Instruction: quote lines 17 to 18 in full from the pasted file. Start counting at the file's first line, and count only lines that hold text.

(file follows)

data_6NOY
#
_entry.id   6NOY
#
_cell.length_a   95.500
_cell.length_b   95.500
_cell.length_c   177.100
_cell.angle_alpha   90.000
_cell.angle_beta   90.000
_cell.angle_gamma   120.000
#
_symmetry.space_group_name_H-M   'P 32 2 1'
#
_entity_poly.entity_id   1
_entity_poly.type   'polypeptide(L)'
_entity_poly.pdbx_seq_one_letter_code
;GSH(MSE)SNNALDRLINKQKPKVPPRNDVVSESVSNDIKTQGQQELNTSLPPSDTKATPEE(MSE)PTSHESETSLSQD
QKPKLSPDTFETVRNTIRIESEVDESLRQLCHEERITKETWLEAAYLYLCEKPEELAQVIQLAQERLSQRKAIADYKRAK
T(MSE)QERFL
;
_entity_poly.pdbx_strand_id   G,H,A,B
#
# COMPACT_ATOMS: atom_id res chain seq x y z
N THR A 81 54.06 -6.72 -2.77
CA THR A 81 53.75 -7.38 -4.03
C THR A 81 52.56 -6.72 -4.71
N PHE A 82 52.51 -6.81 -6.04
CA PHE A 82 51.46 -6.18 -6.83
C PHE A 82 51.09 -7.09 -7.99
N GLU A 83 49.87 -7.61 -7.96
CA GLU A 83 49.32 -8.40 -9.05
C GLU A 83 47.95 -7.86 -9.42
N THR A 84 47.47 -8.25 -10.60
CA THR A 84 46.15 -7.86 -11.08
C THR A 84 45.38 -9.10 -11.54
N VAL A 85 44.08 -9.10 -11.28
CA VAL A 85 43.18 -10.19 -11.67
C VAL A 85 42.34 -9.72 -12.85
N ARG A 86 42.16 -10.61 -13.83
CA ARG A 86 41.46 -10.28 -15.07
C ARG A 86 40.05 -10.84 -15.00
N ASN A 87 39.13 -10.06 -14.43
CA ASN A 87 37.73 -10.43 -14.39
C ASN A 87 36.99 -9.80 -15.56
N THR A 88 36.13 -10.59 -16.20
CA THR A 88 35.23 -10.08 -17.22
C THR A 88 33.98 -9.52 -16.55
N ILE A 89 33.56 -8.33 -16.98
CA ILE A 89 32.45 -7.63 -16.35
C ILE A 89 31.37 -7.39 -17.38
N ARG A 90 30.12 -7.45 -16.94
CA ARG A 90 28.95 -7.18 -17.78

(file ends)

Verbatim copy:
;GSH(MSE)SNNALDRLINKQKPKVPPRNDVVSESVSNDIKTQGQQELNTSLPPSDTKATPEE(MSE)PTSHESETSLSQD
QKPKLSPDTFETVRNTIRIESEVDESLRQLCHEERITKETWLEAAYLYLCEKPEELAQVIQLAQERLSQRKAIADYKRAK